Moʿin Moṣavver | Manuscripts | History of Shah Esmāʿil | tāriḵ-e jahāngushā'i-ye ḵāqān-e ṣāḥibibqirān

Manuscript L, folio 137

The ʿOstājlu Dogs Routing the Dogs of the Ẕuʾl-qadars at Āmada

In 913/1507-8 several battles were fought in the region of Diār Bakr between the Ẕuʾl-qadars under the command of various sons of ʿAlā al-Dowla, and the Safavids commanded by Khan Moḥammad ¯Ostājlu and his brother Qarā Khan. The account of these battles as related by the text varies significantly in detail from that recorded by Eskandar Monshi. The text elaborates more profoundly than Monshi, but one cannot surmise, that it therefore might be more accurate. Evidently, in the first encounter between these two forces, Qarā Khan killed two of ʿAlā al-Dowla’s sons, Sāru Qaplān and Sāru Aslān (see Ms. M, folio 87). In the second battle Qarā Khan successfully defended the fortress Qarā Ḥamid against the onslaught of two other sons of ʿAlā al-Dowla, Kur Šāhroḵ and Orduvāna Beg, the latter being severely burned in the battle. Then followed a third encounter which pitted the joint Safavid forces of Khan Moḥammad ʿOstājlu and his brother against a larger Ẕuʾl-qadar force commanded by Kur Šāhroḵ and Khan Moḥammad Ẕuʾl-qadar (not to be confused with Khan Moḥammad Ostājlu), both sons of ʿAlā al-Dowla. Monshi makes no mention of Khan Moḥammad Ẕuʾl-qadar, but rather states that the Ẕuʾl-qadars were commanded by Kur Šāhroḵ and his brother Aḥmad Beg. However, in this text it is related that Ahmad Beg was also known as Orduvāneh Beg, and Orduvāneh Beg was killed, according to Eskandar Monshi, in the first engagement between the Ẕuʾl-qadars and ʿOstājlus. According to this text Orduvāneh was burned at the siege of Qarā Ḥamid, but not killed.

The two opposing forces drew up for battle within sight of the town of Āmeda, location of the fortress of Qarā Ḥamid. According to Monshi, the Ẕuʾl-qadar forces numbered 15,000 troops and the ʿOstājlus only 3000, but these numbers seem exaggerated. Also, each side had with it an unusual number of dogs, which according to this text, included 2000 Ẕuʾl-qadar canines and 300 with the ʿOstājlus. As the two sides exchanged verbal abuses prior to battle, a strange event occurred - a number of dogs emerged from the Ẕuʾl-qadar lines and attacked the dogs of the ʿOstājlu army. As it happened, the ʿOstājlu dogs gained the upper hand, reportedly killing 500 of their attackers, and putting the remaining Ẕuʾl-qadar dogs to flight. The morale of the ʿOstājlu forces was uplifted by this event, and in the ensuing battle the Ẕuʾl-qadars were decisively defeated. Monshi claims that Kur Šāhroḵ and Aḥmad Beg were taken prisoner and slain on the battlefield. This text, however, states that Khan Moḥammad Ẕuʾl-qadar was slain on the battlefield by Qarā Khan - no mention is made of his having been taken prisoner. Kur Šāhroḵ Ẕuʾl-qadar met his fate at the hands of another person of the same name, Kur Šāhroḵ ʿOståjlu, who apparently derived his name by suffering from the same affliction of having only one good eye. Obviously stunned by the confrontation, Kur Šāhroḵ Ẕuʾl-qadar was easily unhorsed by his ʿOståjlu counterpart, taken prisoner, and thrown before Khan Moḥammad ʿOstājlu, who ordered him executed.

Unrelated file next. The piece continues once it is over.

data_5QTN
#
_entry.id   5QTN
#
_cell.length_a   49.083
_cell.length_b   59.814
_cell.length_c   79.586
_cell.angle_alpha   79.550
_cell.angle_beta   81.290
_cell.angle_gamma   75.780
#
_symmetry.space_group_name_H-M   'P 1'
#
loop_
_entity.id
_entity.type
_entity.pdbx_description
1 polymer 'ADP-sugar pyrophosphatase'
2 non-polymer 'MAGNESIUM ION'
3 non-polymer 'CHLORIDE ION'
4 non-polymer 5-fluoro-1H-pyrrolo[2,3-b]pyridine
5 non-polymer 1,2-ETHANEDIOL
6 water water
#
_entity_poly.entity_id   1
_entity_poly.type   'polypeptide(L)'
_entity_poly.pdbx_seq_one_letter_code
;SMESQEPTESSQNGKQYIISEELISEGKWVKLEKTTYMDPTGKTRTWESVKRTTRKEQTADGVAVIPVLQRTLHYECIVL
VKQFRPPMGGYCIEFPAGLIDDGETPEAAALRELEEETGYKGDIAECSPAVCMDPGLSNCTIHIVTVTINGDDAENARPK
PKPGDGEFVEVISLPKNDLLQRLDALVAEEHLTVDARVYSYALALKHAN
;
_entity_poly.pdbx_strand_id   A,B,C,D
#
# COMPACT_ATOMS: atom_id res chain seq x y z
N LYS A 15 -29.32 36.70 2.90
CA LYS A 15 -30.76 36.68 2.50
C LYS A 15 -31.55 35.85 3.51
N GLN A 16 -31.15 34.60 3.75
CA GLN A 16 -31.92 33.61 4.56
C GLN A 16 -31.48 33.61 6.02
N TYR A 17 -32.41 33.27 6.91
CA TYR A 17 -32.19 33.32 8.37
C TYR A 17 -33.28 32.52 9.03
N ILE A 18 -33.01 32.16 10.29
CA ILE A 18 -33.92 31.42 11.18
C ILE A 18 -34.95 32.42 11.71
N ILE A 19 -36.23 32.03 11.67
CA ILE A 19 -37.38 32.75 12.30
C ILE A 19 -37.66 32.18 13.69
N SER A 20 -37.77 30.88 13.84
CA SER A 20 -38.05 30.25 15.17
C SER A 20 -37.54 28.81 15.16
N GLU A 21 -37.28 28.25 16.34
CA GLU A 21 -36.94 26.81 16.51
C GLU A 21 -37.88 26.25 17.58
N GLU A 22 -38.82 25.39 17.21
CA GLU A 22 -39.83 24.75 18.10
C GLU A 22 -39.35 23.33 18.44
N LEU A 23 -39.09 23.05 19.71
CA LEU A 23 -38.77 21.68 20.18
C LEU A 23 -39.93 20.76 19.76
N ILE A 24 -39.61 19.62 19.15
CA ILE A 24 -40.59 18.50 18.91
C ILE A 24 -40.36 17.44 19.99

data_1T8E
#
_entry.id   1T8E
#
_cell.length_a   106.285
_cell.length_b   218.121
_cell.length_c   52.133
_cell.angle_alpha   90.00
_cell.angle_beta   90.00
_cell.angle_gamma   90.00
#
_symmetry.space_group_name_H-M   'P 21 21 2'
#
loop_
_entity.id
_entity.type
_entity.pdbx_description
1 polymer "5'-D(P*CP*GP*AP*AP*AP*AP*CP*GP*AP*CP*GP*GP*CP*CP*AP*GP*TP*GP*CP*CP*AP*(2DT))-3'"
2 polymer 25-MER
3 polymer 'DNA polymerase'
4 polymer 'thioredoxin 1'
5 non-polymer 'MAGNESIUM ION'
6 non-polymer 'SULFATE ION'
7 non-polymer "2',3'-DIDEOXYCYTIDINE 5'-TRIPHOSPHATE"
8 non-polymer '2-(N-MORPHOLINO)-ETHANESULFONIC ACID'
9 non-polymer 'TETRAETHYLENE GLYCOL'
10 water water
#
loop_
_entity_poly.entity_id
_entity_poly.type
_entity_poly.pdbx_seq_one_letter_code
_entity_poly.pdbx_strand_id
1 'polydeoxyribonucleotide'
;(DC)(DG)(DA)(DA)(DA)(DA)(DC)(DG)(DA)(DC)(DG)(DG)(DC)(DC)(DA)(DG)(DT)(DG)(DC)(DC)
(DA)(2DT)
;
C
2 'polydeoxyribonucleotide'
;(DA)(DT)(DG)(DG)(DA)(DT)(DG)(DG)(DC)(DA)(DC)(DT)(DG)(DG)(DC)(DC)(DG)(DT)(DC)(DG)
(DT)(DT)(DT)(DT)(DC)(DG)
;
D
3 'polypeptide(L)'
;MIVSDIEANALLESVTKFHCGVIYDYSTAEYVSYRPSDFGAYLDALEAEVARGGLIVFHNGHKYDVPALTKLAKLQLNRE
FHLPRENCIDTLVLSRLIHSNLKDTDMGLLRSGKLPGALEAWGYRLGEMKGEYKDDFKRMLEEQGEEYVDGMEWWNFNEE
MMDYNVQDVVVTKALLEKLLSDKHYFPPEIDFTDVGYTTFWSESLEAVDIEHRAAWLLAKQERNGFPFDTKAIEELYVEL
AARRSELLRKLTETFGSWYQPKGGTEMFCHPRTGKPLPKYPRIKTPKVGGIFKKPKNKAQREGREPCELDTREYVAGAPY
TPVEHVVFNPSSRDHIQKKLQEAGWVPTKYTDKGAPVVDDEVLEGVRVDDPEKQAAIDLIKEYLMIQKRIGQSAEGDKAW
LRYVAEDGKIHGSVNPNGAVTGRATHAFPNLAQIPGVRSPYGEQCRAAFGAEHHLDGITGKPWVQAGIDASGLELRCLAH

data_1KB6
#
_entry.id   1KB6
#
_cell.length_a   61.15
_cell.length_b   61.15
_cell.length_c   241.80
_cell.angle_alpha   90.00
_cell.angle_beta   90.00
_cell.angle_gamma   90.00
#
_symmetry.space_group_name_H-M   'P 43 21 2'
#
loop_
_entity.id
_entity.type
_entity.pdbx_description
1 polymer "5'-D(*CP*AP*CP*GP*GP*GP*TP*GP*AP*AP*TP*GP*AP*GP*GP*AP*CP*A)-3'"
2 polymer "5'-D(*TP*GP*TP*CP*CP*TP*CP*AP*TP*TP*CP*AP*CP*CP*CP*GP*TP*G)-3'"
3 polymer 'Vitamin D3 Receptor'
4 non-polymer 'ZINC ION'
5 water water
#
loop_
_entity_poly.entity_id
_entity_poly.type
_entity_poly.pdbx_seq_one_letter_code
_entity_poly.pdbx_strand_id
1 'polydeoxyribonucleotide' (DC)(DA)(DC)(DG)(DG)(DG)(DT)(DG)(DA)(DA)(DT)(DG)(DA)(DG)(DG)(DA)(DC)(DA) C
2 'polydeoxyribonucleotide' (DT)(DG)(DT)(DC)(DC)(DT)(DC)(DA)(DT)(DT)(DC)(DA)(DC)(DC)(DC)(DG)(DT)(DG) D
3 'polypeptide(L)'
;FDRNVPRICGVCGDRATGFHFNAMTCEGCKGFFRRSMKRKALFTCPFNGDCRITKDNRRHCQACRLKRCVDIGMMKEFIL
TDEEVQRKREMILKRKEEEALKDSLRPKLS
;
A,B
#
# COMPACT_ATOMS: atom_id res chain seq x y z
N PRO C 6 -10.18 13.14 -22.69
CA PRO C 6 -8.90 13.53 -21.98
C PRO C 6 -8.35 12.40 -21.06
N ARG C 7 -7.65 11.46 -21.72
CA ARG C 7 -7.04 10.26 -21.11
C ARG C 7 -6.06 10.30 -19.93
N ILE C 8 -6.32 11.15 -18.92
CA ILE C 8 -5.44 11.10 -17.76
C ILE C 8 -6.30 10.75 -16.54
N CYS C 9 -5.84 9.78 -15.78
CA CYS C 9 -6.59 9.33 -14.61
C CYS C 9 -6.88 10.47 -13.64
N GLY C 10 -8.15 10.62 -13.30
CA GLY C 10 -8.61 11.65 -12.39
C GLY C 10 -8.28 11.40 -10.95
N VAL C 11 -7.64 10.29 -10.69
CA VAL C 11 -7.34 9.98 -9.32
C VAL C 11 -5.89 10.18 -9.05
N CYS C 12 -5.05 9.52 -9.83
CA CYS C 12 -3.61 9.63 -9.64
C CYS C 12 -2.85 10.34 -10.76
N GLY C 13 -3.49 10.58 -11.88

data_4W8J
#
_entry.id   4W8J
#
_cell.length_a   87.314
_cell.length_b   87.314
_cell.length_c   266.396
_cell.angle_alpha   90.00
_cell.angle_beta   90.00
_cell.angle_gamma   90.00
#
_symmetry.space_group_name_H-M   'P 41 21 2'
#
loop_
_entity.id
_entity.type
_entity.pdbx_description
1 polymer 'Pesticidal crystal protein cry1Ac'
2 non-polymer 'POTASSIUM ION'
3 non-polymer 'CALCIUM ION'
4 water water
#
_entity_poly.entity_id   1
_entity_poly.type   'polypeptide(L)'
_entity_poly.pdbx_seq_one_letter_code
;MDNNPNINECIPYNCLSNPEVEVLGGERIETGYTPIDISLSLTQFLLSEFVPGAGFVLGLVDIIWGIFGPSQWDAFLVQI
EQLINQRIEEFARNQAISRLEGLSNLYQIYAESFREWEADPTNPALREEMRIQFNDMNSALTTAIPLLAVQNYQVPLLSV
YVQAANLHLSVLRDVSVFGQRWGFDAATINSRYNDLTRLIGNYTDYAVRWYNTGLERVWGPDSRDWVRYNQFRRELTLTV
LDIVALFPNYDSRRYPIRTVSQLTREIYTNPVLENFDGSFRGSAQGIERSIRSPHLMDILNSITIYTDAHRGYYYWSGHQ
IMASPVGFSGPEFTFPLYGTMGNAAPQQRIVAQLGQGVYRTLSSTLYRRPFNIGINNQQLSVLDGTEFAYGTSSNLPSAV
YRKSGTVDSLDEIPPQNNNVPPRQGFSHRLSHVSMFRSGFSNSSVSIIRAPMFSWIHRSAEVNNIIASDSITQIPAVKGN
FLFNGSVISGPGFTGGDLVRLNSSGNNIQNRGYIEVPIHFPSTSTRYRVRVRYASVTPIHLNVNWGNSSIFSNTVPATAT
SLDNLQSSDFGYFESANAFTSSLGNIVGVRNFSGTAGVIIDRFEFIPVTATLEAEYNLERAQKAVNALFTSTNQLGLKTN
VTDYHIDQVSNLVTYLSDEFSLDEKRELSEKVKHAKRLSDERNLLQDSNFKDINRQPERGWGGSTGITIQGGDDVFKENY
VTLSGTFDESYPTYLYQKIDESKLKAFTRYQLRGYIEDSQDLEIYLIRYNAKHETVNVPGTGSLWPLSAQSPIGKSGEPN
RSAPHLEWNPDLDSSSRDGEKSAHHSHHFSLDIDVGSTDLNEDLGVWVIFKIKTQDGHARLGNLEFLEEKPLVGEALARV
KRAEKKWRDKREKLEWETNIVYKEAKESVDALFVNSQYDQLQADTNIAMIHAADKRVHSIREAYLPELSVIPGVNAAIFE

The dogfight is represented in the foreground of the painting. The Ẕuʾl-qadar greyhounds appear more like daschunds, and mixed in the melée are a number of mongrels, which presumably are the ʿOstājlu animals. Subsequently, it is difficult to determine which dogs belong to whom, but since they are headed for the left side of the painting, one might presume that the tide of battle has been turned and they are running for the Ẕuʾl-qadar lines. The ʿOstājlus, as represented by four mounted soldiers dressed in qezelbāš uniforms, observe the dogfight from the right side. The most prominent of these ʿOstājlus, astride a black horse, holding a lance with banner, and wearing a spotted cape is presumably Khan Moḥammad ʿOstājlu, the Safavid governor of Diār Bakr and commander of the ʿOstājlu forces. The Ẕuʾl-qadars are represented by five mounted personage in a group to the left. Two are portrayed more prominently than the rest, and presumably might represent Kur Šāhroḵ Ẕuʾl-qadar and Khan Moḥammad Ẕuʾl-qadarr, the two sons of ʿAlā al-Dowla who were in command of the Ẕuʾl-qadar forces. But the one on the dark colored horse, with white beard and mustache and a finger to his lip in astonishment, appears too old for the part, and in fact appears more aged than a representation of ʿAlā al-Dowla himself (cf. Ms. M, folio 87). The setting is on hilly ground that rises to a ridge just beyond the feet of the horseman at the center of the miniature, and rises again beyond that in a very steep craggy rock formation that looms over their heads. There are some slight suggestions of shrubbery on the upper ridge and patches of sky beyond.

Painting: 16.7 x 12.4 cm. One line of text above and below the painting. Frame encloses painting and text; rock formation, one bush, and a standard protrude beyond the frame into the left margin near the top. Minor abrasion marks but no major signs of damage. No signs of retouching. Unsigned.

Painting references:
Stchoukine, SA_1964, p.65 and pl.LXVI, where it is inaccurately captioned “Shāh Ismāʿil observe ses chiens poursuivant ceux de ses ennemis”.
Text X-references:
See Muntaẓer-Ṣāḥeb_1970, pp.228-231 for this event in the History of Shah Esmāʿil.
See Savory, SA_1979, pp.52-53 for this event in the History of Shah ʿĀbbās.

Robert Eng
Last updated: November 23, 2010

Photo: © The British Library, London